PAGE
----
The Regulator of G Protein Signaling Homologous Domain of G Protein-Coupled Receptor Kinase 2 Mediates Short-Term Desensitization of β3-Adrenergic Receptor
G protein coupled receptor (GPCR) kinases (GRKs) are key regulators of GPCR signaling. Canonical mechanism of GPCR desensitization involves receptor phosphorylation by GRKs followed by arrestin recruitment and uncoupling from heterotrimeric G protein. Although β3-adrenergic receptor (β3AR) lacks phosphorylation sites by GRKs, agonist treatment proved to induce β3AR desensitization in many cell types. Here we show that GRK2 mediates short-term desensitization of β3AR by a phosphorylation independent mechanism but mediated by its domain homologous to the regulator of G protein signaling (RGS). HEK293T cells overexpressing human β3AR presented a short-term desensitization of cAMP response stimulated by the β3AR agonist, BRL37344, and not by forskolin. We found that β3AR desensitization was higher in cells co-transfected with GRK2. Similarly, overexpression of the RGS homology domain but not kinase domain of GRK2 increased β3AR desensitization. Consistently, stimulation of β3AR increased interaction between GRK2 and Gαs subunit. Furthermore, in rat cardiomyocytes endogenously expressing β3AR, transfection with dominant negative mutant of RH domain of GRK2 (GRK2/D110A) increased cAMP response to BRL37344 and inhibited receptor desensitization. We expect our study to be a starting point for more sophisticated characterization of the consequences of GRK2 mediated desensitization of the β3AR in heart function and disease.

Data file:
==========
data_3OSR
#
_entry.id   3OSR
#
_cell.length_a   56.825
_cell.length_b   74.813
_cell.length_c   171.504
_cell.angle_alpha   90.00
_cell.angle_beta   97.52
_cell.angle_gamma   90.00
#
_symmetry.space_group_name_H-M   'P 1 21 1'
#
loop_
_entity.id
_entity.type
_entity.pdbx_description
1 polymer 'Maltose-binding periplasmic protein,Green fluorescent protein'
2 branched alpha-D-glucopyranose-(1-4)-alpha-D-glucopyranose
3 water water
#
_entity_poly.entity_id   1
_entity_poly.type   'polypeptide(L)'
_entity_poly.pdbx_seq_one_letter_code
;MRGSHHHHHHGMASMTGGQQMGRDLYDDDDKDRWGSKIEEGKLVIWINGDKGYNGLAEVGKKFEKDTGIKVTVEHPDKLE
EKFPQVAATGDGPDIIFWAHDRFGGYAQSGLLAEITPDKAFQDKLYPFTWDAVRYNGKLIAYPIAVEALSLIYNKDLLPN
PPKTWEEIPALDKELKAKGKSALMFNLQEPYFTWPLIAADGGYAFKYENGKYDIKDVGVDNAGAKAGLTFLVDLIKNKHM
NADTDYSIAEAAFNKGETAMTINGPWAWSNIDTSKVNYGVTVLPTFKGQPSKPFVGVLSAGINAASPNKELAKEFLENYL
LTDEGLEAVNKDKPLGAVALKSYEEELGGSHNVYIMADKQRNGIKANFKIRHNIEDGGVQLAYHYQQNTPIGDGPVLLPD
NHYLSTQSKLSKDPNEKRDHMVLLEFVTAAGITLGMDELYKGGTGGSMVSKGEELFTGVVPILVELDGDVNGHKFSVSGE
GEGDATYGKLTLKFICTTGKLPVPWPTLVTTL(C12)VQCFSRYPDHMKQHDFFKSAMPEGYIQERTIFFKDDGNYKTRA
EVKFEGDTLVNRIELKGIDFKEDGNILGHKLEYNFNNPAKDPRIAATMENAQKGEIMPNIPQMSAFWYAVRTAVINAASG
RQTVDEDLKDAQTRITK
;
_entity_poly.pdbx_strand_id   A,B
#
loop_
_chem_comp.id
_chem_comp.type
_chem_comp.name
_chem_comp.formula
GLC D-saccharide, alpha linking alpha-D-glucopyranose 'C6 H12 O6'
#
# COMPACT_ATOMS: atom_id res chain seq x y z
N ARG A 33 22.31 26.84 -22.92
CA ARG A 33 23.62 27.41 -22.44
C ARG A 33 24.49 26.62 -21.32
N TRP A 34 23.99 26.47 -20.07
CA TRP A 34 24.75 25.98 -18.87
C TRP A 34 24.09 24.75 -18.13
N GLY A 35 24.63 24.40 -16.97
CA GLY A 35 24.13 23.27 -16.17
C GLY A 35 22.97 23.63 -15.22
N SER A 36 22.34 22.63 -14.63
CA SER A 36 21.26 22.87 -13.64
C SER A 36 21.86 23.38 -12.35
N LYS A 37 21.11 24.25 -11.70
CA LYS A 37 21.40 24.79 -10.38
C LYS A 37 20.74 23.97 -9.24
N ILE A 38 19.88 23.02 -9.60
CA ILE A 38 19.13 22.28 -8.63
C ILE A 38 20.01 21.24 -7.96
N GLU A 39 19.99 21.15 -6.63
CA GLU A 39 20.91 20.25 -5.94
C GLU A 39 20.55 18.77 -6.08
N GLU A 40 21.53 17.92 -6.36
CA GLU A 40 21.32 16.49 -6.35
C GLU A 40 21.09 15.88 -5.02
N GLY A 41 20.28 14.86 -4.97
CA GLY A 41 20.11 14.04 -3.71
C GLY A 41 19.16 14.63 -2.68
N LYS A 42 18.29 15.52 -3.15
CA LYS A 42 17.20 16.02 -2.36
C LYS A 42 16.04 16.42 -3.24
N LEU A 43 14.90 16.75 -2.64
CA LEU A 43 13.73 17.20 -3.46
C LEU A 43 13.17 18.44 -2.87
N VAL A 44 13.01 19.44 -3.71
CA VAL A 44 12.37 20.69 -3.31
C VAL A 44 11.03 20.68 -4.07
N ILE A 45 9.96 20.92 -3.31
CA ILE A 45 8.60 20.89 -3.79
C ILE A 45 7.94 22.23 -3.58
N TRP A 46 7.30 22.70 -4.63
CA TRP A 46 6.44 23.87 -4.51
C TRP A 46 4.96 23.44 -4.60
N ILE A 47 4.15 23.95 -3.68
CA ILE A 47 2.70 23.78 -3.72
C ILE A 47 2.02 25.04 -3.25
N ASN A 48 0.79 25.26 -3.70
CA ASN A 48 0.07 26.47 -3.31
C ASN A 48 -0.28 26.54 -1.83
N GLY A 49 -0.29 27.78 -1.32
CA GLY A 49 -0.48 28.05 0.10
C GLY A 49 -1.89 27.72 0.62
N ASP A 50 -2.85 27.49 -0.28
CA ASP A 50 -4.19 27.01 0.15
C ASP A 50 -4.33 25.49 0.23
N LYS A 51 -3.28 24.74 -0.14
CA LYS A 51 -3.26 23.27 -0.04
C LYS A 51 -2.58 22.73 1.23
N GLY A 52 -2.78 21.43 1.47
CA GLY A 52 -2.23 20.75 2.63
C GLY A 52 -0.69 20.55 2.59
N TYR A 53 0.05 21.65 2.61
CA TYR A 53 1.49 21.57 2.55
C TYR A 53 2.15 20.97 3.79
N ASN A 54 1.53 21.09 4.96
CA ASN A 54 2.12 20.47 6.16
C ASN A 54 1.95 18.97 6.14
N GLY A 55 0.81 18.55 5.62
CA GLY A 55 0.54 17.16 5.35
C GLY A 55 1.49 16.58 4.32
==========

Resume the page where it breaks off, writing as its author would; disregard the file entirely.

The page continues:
CONCLUSION: Prevalence of antibiotic use was high not only versus other hospitals in the region but globally including Africa, coupled with significant evidence of sub-optimal prescribing. Swift action is needed to improve future prescribing to reduce AMR. One or two areas should initially be targeted for quality improvement including development of local guidelines, documentation of antibiotic indications and/or stop/review dates. PMID: 33034234 [PubMed - as supplied by publisher]
Authors: Rombauts A, Abelenda-Alonso G, Cuervo G, Gudiol C, Carratalà J Abstract INTRODUCTION: Despite adequate antibiotic coverage, community-acquired pneumonia (CAP) remains a leading cause of hospitalization and mortality worldwide. It induces both a local pulmonary and a systemic inflammatory response, particularly significant in severe cases. The intensity of the dysregulated host response varies from patient to patient and has a negative impact on survival and other outcomes. AREAS COVERED: This comprehensive review summarizes the pathophysiological aspects of the inflammatory response in CAP, brie...
Authors: Hammerschlag MR, Sharma R Abstract INTRODUCTION: Azithromycin was recommended as the first-line therapeutic regimen for treatment of genital infections in men and women by the Centers for Disease Control in 1998. A series of studies of azithromycin for treatment of rectal chlamydial infection in men who have sex with men (MSM) found that azithromycin was significantly less effective than doxycycline. AREAS COVERED: Literature on treatment of rectal C. trachomatis from 2000 through May 2020 was searched using PubMed. Retrospective and observational studies were identified documenting the frequency and t...
Authors: Reissier S, Cattoir V Abstract INTRODUCTION: Streptogramins (pristinamycin and quinupristin-dalfopristin) can be interesting options for the treatment of infections due to Gram-positive cocci, especially multidrug-resistant isolates. AREAS COVERED: This review provides an updated overview on structural and activity characteristics, mechanisms of action and resistance, pharmacokinetic/pharmacodynamic and clinical use of streptogramins. EXPERT OPINION: The streptogramin antibiotics act by inhibition of the bacterial protein synthesis. They are composed of two chemically distinct compounds, namely typ...
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